Charges of Voter Intimidation in Espada Campaign

At P.S. 33 in the Bronx WNYC's Beth Fertig found reports of voter intimidation in the race to re-elect Bronx State Sen. Majority Leader Pedro Espada Jr.

In this heated campaign, Pedro Espada Jr., the State senate majority leader, is under investigation by state and federal authorities for allegedly siphoning public dollars out of his health-care clinics for personal use, for his campaigns. His challenger, Gustavo Rivera, a political science professor, has received support labor groups who have been giving him a strong challenge.

There are allegations from the Rivera campaign that Espada's workers are intimidating voters -- specifically, that people are being questioned at Bronx apartment buildings, being asked who they're voting for by security guards and not being allowed to vote if they're voting for Rivera.

There's another charge that Espada's son was in P.S. 33 campaigning for his father. A poll worker told WNYC that indeed his son was here this morning and that police had to escort him out of the building. When WNYC asked the state senator whether these allegations were true, he got very indignant and said that he did not have any knowledge of these things, and that he was more concerned about the rights of the elderly, and senior citizens in particular, whom he thought were being disenfranchised by this new voting system.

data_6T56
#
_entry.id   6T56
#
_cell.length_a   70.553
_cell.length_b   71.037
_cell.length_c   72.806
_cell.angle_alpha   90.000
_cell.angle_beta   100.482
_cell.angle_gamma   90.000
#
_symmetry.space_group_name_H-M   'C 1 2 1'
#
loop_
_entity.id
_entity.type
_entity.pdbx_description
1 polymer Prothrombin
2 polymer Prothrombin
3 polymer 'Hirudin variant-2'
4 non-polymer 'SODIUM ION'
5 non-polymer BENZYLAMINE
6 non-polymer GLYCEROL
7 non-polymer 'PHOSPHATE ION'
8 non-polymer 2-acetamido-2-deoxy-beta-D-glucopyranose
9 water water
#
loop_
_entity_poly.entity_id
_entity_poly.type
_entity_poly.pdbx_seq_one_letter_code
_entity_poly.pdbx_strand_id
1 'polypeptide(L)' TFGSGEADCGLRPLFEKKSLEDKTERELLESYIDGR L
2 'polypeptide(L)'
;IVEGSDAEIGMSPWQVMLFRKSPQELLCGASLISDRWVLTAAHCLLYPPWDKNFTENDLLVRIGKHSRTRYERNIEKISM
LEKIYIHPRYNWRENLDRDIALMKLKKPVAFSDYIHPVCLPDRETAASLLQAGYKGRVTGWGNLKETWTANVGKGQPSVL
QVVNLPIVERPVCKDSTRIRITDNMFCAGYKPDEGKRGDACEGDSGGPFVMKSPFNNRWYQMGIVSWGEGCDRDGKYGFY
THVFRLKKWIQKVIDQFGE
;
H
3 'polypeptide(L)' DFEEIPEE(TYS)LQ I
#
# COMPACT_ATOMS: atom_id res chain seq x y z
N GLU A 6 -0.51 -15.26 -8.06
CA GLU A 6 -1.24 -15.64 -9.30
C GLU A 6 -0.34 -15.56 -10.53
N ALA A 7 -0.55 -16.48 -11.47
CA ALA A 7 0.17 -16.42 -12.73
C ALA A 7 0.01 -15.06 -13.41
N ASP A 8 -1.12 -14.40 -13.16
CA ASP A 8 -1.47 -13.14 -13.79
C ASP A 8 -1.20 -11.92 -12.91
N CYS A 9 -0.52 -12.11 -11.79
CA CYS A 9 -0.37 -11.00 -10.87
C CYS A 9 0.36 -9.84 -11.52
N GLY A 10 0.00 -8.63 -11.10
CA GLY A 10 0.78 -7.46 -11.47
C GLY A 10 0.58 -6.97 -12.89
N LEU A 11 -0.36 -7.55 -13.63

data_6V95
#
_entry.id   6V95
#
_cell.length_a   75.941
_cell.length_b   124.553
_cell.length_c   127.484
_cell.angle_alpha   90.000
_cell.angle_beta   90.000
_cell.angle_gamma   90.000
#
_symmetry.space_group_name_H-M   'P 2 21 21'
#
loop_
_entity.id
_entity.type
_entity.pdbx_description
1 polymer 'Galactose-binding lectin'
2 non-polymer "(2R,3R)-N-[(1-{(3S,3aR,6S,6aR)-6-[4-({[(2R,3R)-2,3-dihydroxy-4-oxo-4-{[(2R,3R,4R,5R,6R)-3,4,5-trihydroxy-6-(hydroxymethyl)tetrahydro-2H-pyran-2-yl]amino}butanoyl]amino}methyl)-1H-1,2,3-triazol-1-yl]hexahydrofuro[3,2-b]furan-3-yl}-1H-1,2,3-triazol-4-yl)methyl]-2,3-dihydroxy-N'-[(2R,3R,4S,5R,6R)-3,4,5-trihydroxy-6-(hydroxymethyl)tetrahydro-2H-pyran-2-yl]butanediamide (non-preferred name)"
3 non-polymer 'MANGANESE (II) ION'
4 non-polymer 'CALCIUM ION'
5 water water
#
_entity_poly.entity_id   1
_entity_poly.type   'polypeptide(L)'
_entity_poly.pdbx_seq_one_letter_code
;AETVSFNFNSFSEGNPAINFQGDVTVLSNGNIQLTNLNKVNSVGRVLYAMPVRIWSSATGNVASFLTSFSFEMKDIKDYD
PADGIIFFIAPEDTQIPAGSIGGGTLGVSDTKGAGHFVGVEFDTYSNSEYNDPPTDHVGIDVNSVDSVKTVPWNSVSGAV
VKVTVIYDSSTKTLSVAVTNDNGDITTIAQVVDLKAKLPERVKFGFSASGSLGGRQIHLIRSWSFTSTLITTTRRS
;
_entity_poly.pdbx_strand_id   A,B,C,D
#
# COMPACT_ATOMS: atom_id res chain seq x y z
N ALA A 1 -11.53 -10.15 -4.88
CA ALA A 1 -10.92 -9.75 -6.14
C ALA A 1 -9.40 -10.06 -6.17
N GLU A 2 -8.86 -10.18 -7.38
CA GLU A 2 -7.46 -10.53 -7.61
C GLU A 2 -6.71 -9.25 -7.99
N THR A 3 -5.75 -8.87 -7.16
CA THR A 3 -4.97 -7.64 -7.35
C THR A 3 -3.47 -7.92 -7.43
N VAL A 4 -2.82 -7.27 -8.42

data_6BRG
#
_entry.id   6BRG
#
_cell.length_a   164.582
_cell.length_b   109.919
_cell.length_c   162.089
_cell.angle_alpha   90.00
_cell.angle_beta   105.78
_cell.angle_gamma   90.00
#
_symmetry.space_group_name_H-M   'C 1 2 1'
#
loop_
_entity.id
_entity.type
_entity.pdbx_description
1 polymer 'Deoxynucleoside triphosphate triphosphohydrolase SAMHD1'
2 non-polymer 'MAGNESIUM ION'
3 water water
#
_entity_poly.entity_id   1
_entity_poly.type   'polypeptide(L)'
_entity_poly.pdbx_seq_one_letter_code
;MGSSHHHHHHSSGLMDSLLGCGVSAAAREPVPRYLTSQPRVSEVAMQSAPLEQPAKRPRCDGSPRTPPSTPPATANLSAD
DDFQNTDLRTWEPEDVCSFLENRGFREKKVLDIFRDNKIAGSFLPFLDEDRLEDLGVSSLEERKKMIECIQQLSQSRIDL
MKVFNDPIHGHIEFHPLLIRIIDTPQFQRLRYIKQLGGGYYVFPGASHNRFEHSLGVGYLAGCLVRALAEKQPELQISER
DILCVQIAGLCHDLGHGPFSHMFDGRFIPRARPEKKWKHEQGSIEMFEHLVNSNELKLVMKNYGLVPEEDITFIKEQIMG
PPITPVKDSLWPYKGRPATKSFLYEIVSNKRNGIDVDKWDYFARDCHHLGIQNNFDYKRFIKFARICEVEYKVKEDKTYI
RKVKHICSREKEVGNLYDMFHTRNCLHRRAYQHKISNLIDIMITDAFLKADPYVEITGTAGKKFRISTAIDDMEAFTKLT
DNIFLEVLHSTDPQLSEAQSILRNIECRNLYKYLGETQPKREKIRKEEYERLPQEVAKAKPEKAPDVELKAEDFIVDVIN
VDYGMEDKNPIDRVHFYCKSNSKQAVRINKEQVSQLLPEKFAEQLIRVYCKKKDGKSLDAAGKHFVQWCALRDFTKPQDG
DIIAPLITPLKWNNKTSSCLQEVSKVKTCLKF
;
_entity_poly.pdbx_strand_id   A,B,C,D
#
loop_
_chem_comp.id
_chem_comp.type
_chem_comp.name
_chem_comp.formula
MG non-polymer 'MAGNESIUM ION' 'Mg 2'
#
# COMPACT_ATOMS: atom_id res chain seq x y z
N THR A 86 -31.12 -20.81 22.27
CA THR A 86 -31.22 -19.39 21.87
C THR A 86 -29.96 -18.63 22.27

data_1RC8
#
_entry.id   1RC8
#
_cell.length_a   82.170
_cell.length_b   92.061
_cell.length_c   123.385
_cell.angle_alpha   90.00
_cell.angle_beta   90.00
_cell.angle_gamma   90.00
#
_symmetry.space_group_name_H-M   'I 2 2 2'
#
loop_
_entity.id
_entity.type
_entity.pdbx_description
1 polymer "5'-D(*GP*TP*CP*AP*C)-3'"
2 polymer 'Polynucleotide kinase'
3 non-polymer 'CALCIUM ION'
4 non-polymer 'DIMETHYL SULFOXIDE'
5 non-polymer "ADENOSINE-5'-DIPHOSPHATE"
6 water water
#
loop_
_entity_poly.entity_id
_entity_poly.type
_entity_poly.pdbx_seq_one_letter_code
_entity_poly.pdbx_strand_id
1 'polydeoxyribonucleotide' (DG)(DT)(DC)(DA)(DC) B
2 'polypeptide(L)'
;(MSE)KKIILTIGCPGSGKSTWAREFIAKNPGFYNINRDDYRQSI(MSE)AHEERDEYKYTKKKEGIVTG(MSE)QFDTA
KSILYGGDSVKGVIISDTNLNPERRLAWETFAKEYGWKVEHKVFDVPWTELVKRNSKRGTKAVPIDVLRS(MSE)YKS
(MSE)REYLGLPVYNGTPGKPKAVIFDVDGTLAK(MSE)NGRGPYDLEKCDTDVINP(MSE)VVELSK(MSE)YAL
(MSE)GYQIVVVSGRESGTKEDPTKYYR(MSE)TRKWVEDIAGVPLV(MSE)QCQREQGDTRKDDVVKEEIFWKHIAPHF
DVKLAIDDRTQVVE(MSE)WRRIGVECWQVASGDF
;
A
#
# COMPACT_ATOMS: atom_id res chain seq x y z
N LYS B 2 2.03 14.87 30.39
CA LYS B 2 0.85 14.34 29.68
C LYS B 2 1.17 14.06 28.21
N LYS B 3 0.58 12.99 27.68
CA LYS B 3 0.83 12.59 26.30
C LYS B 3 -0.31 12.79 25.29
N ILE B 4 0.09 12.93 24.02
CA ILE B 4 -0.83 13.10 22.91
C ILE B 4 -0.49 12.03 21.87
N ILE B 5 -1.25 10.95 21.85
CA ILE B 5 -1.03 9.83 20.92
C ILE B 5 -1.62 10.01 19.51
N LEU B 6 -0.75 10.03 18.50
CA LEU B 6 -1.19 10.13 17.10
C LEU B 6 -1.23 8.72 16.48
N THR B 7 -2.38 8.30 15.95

He was very upset about the paper ballots. But WNYC did not witness any problems at this poll site in the Bronx. A few people said it's difficult to read, but everyone seems to be having an easy time voting. 

And although this is not illegal, WNYC did witness workers for Espada's campaign handing out school supplies to people on the street, asking, "Have you voted yet? Vote for Pedro Espada. Here, take some school supplies."

They were giving out bags of notebooks, pens and folders.  

Several women said they voted for Espada because he gives so much to the community, he gives away supplies, he gives food out, and they like and consider him one of them. WNYC asked if they were troubled by the allegations against Espada for breaking the law and they said, "No no no, that’s not fair. We like him, we know him."

But a few other voters said, "Well, times have changed and we've got to elect someone new."